Wednesday, June 27, 2018
Why the Don’t Stress, Eat Fresh School Curriculum Matters
This post was written by Elecia Faauiaso, an intern with the Bronx Health REACH Creating Healthy Schools and Communities program who worked on the Don’t Stress, Eat Fresh Curriculum as her Masters Practicum in Public Health at New York University. Elecia also served as an instructor last fall on a counter-marketing study with CS448-Soundview Academy of Culture and Scholarship. She will be graduating with a dual Master's degree in Public Health and Dietetics this fall.
As the project coordinator and intern for Bronx Health REACH’s Creating Healthy Schools and Communities program working on the Don’t Stress, Eat Fresh curriculum, I was proud to see this campaign launch at PS 294-Walton Avenue School, PS36-Unionport School, and PS443-The Family School in June. The Don’t Stress, Eat Fresh healthy bodega marketing campaign is a borough wide bodega marketing campaign launched last November by the Institute for Family Health's Bronx Health REACH, the Bodega Association and the Bronx Bodega Partners Workgroup to encourage Bronx residents to purchase healthier foods and beverages at 56 participating Bronx bodegas. During the past two weeks students from PS 294-Walton Avenue School, PS36-Unionport School, and PS443-The Family School in partnership with M&H Deli Grocery, Saba Quality Plus Deli & Grocery and La Solucion distributed samples of healthy foods sold in the bodegas and posted signage hightlighting the healthy food.
At the three Bronx schools, I provided on-going technical assistance to the teachers with the support of Moria Byrne-Zaaloff, Program Coordinator for the Creating Healthy Schools and Communities program. I trained the teachers in the 8 week Don’t Stress, Eat Fresh curriculum, which focuses on: healthy eating, processed foods, food marketing and marketing campaign development. Over the 8 week course students learned about the barriers to healthy foods in their neighborhood and the various techniques marketers use to influence their food choices. The most eye-opening activity to me was when students learned how to read nutrition labels.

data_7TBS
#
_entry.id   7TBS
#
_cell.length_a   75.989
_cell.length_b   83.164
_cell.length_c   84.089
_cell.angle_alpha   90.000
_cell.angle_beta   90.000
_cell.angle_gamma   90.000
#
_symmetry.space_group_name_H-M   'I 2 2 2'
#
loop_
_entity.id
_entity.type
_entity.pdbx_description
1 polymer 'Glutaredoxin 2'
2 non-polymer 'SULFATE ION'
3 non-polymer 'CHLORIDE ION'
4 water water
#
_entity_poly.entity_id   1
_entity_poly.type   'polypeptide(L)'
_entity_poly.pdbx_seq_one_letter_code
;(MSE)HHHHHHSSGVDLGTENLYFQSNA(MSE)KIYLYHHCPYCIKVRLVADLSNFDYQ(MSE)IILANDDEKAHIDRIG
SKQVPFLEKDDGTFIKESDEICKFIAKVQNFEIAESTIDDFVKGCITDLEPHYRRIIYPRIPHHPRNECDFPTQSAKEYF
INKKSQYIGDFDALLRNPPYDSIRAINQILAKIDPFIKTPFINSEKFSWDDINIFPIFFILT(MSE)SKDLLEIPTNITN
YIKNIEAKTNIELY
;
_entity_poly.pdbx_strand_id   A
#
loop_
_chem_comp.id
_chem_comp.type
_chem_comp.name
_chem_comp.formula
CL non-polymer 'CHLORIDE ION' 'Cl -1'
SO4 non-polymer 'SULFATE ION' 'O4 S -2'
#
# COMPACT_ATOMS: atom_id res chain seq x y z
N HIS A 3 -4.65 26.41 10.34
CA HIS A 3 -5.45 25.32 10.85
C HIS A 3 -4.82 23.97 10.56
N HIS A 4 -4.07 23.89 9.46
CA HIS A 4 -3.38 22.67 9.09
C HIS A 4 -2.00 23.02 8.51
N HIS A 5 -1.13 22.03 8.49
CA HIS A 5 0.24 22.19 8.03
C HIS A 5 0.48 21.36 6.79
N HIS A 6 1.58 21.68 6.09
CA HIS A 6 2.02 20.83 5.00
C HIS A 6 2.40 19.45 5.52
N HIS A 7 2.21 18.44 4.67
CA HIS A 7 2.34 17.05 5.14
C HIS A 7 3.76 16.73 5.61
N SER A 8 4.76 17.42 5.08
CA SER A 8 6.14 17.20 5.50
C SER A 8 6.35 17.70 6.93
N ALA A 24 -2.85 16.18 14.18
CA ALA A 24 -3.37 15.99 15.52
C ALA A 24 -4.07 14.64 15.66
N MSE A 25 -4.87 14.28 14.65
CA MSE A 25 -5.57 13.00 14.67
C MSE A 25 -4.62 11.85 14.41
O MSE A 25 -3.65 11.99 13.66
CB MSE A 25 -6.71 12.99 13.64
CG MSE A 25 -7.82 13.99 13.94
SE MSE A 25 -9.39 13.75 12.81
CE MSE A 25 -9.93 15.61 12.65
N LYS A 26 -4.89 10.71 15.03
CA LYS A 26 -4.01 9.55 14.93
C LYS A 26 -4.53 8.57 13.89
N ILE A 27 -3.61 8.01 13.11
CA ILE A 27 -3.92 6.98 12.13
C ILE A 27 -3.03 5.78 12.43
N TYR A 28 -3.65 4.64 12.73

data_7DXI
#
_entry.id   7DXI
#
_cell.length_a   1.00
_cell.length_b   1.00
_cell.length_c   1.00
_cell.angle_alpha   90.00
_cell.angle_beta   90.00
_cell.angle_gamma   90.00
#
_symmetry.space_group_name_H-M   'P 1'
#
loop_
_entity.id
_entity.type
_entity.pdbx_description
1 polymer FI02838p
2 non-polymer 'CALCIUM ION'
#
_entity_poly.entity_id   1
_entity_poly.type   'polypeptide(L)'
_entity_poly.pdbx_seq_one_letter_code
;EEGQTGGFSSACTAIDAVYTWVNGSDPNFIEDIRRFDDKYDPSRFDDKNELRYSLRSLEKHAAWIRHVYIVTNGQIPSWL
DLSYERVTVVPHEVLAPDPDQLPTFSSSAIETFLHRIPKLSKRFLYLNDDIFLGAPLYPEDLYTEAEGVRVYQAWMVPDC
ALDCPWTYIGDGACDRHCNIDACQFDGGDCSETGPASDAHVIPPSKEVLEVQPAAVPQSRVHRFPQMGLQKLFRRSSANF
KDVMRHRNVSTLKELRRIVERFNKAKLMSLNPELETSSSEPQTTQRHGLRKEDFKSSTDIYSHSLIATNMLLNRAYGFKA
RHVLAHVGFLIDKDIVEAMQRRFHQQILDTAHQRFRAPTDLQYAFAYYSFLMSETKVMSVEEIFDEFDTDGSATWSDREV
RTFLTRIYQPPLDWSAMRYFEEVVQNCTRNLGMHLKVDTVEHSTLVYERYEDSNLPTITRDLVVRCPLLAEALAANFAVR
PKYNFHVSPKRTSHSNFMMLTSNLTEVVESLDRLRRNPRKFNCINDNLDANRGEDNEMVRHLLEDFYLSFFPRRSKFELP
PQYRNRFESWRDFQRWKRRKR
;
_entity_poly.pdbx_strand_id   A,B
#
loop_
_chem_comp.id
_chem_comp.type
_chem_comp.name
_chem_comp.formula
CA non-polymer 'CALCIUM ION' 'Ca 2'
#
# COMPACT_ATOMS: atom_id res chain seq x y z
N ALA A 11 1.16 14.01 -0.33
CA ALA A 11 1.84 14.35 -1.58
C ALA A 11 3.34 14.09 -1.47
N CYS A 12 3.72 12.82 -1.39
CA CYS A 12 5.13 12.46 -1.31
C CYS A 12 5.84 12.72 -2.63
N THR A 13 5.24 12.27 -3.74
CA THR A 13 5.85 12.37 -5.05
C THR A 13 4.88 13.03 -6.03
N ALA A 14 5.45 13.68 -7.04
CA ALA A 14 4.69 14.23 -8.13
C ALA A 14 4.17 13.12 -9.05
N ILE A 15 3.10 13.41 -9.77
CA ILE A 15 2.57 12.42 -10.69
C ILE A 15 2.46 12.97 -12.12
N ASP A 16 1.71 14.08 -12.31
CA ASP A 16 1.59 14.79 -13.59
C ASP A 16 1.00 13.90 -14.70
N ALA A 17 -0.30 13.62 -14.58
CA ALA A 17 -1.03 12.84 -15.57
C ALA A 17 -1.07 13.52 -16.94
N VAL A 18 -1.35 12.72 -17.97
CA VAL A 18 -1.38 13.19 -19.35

Students brought in their favorite snacks from their local bodega and were shocked to learn how unhealthy many snacks were once they understood the high sugar and salt content of each. One student expressed concern about the harmful effects of consuming an entire package of Takis on a daily basis. She said, “When I eat a bag by myself, I'm actually eating for 3 to 4 people. That’s a lot of calories for me!” After she shared this with me I found that through education and by providing young students with the necessary tools and skills to navigate their way through our complex food system gives them the power to be health conscious consumers.
Each school took a survey of their partner bodega to determine what healthy options were available in their neighborhood bodega and to think critically about how product placement, accessibility, convenience and price all affects the food choices they make every day. Angela Boyle, a FoodCorps member with PS443-The Family School, told me that her students felt “important and professional” doing the bodega surveys, and assessing their neighborhood bodegas “gave them power.” I found it inspiring to see the students take action to change their own food environment. I believe where they eat, sleep, learn, play, and shop should support their choices in living a healthy lifestyle.
The bodega owners showed a lot of enthusiasm and were eager to participate in the Don’t Stress, Eat Fresh campaign. Carlos, a bodega worker at La Solucion shared, “I would much rather see students purchasing healthy smoothies and juices. It is important for them to learn healthy eating habits when they are young, so they do not get sick when they are older.” Students and teachers from PS443-The Family School hope to drive more customers seeking smoothies to La Solucion by posting the colorful posters and coordinating healthy food demos.
Why do we need to focus on these matters? We have so much working against us. The battle between the cheap and easy availability of processed foods versus the shortage of healthy foods in local bodegas; the misleading health claims and puzzling nutrition labels; packaged and canned goods that have colorful cartoon characters and celebrities on their labels. A lot of this subconsciously tricks and confuses the minds of the youth, and even adults as well, to make unhealthy choices. So what do we do to combat the manipulation and barriers? Engaging students in countering unhealthy marketing, reading food labels, and asking their local stores to sell healthy foods will certainly go a long way.
If you live near La Solucion (180 McCellan Street), MH Deli Grocery (1405 Walton Avenue) or Saba Quality Plus Deli & Grocery (1183 Castle Hill Avenue), go in and buy the fruit salad or smoothies promoted by the students.